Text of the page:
San Francisco hopes to change city rules for part of the South of Market neighborhood to build up to 7,500 new homes and bring in $2 billion from new development, according to a proposal released Thursday.
The Planning Department’s Central SoMa Plan focuses on the often underdeveloped or in some cases undeveloped 230-acres between Second and Sixth streets in most of the area above Townsend Street to Market Street.
The area surrounds Fourth Street, underneath which San Francisco is constructing the new Central Subway.
If adopted, the plan would triple the housing capacity allowed in Central SoMa, possibly bringing in $600 million from developers building affordable housing and $350 million in property taxes by 2040. Affordable housing is expected to make up 33 percent of new housing in the area.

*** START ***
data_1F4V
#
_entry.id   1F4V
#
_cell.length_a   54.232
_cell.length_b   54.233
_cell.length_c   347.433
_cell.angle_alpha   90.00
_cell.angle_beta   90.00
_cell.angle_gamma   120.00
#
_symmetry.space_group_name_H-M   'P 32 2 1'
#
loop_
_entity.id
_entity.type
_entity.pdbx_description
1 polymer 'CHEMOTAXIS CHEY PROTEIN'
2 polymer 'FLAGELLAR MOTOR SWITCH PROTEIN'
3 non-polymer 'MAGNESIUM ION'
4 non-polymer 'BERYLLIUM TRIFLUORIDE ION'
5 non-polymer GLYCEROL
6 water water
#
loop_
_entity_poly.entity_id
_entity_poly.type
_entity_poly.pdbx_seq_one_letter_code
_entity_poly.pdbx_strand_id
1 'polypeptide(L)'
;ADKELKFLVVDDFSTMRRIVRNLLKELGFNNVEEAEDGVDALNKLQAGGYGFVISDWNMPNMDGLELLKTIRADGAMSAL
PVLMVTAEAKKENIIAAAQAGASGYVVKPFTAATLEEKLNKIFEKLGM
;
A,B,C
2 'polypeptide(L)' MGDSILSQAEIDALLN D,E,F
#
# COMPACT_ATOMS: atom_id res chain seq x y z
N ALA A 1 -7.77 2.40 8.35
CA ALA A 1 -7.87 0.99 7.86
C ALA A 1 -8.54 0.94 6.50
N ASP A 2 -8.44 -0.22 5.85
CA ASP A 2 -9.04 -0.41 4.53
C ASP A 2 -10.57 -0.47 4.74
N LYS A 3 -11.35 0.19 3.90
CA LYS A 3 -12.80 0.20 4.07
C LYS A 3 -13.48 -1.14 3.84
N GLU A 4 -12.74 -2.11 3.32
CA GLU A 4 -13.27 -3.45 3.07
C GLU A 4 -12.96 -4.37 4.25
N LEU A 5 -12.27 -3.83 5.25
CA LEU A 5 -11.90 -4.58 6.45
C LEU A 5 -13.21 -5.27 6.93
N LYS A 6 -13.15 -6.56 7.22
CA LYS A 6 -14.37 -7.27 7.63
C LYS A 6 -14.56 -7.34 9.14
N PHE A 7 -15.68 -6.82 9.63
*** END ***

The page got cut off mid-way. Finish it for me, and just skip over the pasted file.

The other public benefit monies would come from transit, school and other fees, according to the plan, which also calls for the creation of 45,000 jobs.
City planners released a revised draft of the plan Thursday after six years of community outreach. Current city rules would only allow for $300 million in public benefits from the area.affordable housingCentral SoMa PlandevelopmenthousingPlanningPlanning CommissionPlanning DepartmentSouth of Market